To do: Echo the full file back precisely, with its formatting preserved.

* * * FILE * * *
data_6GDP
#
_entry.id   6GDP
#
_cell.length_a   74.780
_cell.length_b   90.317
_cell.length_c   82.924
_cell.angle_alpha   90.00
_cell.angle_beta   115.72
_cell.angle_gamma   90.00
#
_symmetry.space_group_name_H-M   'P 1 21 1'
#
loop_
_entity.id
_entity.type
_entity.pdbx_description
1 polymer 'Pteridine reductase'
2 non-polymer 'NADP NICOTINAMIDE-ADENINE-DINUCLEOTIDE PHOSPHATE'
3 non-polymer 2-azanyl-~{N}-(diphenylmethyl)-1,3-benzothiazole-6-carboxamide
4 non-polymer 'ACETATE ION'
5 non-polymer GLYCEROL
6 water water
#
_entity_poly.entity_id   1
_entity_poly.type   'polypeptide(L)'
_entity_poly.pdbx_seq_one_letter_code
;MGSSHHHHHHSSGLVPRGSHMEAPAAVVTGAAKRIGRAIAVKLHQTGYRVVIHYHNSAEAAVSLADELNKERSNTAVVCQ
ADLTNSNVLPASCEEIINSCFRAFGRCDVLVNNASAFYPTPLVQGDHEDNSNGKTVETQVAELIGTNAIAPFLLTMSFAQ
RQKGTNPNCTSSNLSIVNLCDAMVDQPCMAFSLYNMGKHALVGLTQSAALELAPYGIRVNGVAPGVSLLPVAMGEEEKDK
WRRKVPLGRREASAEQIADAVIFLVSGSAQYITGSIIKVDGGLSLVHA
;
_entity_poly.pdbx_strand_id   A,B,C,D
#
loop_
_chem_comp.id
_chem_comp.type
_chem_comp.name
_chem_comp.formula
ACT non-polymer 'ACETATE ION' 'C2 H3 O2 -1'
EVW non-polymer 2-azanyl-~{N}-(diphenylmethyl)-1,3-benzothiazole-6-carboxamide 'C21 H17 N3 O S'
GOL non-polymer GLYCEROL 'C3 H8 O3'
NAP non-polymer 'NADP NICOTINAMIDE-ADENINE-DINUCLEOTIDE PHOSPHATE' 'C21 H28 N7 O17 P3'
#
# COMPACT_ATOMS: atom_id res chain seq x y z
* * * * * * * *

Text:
data_6GDP
#
_entry.id   6GDP
#
_cell.length_a   74.780
_cell.length_b   90.317
_cell.length_c   82.924
_cell.angle_alpha   90.00
_cell.angle_beta   115.72
_cell.angle_gamma   90.00
#
_symmetry.space_group_name_H-M   'P 1 21 1'
#
loop_
_entity.id
_entity.type
_entity.pdbx_description
1 polymer 'Pteridine reductase'
2 non-polymer 'NADP NICOTINAMIDE-ADENINE-DINUCLEOTIDE PHOSPHATE'
3 non-polymer 2-azanyl-~{N}-(diphenylmethyl)-1,3-benzothiazole-6-carboxamide
4 non-polymer 'ACETATE ION'
5 non-polymer GLYCEROL
6 water water
#
_entity_poly.entity_id   1
_entity_poly.type   'polypeptide(L)'
_entity_poly.pdbx_seq_one_letter_code
;MGSSHHHHHHSSGLVPRGSHMEAPAAVVTGAAKRIGRAIAVKLHQTGYRVVIHYHNSAEAAVSLADELNKERSNTAVVCQ
ADLTNSNVLPASCEEIINSCFRAFGRCDVLVNNASAFYPTPLVQGDHEDNSNGKTVETQVAELIGTNAIAPFLLTMSFAQ
RQKGTNPNCTSSNLSIVNLCDAMVDQPCMAFSLYNMGKHALVGLTQSAALELAPYGIRVNGVAPGVSLLPVAMGEEEKDK
WRRKVPLGRREASAEQIADAVIFLVSGSAQYITGSIIKVDGGLSLVHA
;
_entity_poly.pdbx_strand_id   A,B,C,D
#
loop_
_chem_comp.id
_chem_comp.type
_chem_comp.name
_chem_comp.formula
ACT non-polymer 'ACETATE ION' 'C2 H3 O2 -1'
EVW non-polymer 2-azanyl-~{N}-(diphenylmethyl)-1,3-benzothiazole-6-carboxamide 'C21 H17 N3 O S'
GOL non-polymer GLYCEROL 'C3 H8 O3'
NAP non-polymer 'NADP NICOTINAMIDE-ADENINE-DINUCLEOTIDE PHOSPHATE' 'C21 H28 N7 O17 P3'
#
# COMPACT_ATOMS: atom_id res chain seq x y z